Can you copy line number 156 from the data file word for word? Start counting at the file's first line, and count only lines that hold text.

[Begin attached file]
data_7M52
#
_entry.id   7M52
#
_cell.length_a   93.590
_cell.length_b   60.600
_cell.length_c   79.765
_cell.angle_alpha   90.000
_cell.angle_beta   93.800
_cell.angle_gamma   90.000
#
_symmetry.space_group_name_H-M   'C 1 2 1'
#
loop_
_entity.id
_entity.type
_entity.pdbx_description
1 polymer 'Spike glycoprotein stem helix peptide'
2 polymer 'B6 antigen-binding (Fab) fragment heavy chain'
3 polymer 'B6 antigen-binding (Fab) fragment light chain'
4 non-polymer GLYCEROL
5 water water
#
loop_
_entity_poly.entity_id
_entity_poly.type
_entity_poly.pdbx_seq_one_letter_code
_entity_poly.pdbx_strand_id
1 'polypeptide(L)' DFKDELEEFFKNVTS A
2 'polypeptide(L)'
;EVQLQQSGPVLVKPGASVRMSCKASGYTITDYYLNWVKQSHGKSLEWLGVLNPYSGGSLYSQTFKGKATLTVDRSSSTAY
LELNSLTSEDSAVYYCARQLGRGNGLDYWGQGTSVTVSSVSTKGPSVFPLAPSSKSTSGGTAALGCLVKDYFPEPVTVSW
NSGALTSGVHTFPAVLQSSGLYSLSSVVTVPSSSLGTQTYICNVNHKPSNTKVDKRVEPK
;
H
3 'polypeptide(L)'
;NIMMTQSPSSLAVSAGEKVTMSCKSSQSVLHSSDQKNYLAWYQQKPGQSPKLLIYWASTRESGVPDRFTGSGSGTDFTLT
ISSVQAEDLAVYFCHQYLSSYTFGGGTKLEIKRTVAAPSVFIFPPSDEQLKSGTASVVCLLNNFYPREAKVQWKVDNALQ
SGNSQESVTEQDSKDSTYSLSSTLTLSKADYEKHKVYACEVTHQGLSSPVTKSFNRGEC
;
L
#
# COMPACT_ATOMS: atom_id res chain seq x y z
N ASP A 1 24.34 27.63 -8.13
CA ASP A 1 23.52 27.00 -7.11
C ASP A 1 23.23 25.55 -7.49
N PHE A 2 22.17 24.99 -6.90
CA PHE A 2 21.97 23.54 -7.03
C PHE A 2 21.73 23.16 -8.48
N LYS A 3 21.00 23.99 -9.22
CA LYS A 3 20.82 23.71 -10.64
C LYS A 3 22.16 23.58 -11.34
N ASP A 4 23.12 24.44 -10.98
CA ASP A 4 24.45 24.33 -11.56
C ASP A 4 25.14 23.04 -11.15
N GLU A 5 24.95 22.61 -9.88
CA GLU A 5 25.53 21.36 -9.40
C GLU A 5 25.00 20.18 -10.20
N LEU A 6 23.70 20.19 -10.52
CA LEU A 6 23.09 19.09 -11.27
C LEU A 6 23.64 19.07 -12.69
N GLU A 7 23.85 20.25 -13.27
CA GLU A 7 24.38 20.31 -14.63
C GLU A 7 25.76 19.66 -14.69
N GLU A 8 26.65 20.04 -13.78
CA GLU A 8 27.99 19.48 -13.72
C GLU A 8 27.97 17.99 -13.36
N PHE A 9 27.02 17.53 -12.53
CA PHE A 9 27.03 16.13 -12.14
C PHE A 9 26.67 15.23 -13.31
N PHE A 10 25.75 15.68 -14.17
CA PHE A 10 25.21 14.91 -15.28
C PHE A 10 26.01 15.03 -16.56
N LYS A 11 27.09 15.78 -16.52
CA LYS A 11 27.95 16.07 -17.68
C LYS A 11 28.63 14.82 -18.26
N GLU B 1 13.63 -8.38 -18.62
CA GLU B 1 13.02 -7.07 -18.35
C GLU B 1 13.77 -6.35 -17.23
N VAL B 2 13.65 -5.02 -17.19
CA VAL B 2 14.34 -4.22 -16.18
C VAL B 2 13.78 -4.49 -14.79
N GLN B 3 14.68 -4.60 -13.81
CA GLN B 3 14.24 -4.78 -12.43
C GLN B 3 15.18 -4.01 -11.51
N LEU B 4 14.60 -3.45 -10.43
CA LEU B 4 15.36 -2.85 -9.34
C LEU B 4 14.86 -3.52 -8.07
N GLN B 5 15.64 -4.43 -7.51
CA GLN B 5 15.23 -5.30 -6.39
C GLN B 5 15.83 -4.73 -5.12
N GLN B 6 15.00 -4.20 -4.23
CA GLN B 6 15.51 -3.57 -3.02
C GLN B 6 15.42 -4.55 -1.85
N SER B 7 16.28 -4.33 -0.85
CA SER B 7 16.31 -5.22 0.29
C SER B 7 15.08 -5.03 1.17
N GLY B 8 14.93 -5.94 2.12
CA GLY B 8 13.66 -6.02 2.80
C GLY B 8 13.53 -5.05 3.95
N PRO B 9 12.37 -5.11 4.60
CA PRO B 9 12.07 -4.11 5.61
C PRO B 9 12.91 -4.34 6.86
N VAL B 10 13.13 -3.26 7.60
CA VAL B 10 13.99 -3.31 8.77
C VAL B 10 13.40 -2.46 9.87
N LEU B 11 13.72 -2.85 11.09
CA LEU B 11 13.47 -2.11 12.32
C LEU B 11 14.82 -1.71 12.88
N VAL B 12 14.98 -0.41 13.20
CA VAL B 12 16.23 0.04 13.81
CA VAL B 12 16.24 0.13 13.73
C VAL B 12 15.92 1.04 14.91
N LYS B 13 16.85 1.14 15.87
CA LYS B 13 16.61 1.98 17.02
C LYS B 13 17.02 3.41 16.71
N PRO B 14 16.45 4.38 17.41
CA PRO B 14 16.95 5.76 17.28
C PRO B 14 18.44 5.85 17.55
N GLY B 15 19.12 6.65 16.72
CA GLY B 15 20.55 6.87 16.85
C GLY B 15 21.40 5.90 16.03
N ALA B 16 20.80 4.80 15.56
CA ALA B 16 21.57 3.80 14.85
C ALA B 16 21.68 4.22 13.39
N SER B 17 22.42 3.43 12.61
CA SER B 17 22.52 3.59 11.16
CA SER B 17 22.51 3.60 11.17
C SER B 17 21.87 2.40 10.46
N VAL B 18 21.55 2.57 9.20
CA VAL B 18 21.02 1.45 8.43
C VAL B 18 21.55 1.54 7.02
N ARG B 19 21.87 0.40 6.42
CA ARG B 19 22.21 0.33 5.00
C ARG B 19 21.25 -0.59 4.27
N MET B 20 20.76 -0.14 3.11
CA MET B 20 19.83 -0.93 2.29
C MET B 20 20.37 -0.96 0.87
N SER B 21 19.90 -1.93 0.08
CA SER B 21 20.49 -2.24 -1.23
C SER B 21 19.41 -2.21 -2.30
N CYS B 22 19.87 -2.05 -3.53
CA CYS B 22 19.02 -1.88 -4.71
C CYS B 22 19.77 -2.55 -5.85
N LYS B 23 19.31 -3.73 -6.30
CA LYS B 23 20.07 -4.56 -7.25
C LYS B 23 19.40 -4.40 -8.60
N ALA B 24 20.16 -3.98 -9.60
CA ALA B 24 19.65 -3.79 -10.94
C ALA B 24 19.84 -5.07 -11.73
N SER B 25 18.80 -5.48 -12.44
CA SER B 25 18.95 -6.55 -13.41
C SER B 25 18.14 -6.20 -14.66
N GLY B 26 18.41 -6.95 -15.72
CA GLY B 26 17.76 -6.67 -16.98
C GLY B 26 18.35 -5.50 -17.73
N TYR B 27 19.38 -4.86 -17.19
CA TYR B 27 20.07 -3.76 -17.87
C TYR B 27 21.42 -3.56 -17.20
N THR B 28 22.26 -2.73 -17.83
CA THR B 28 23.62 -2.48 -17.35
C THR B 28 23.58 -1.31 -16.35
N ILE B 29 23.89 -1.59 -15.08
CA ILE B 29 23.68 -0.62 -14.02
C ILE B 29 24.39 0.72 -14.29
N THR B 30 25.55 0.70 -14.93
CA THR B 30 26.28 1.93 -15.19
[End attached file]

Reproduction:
C GLY B 26 18.35 -5.50 -17.73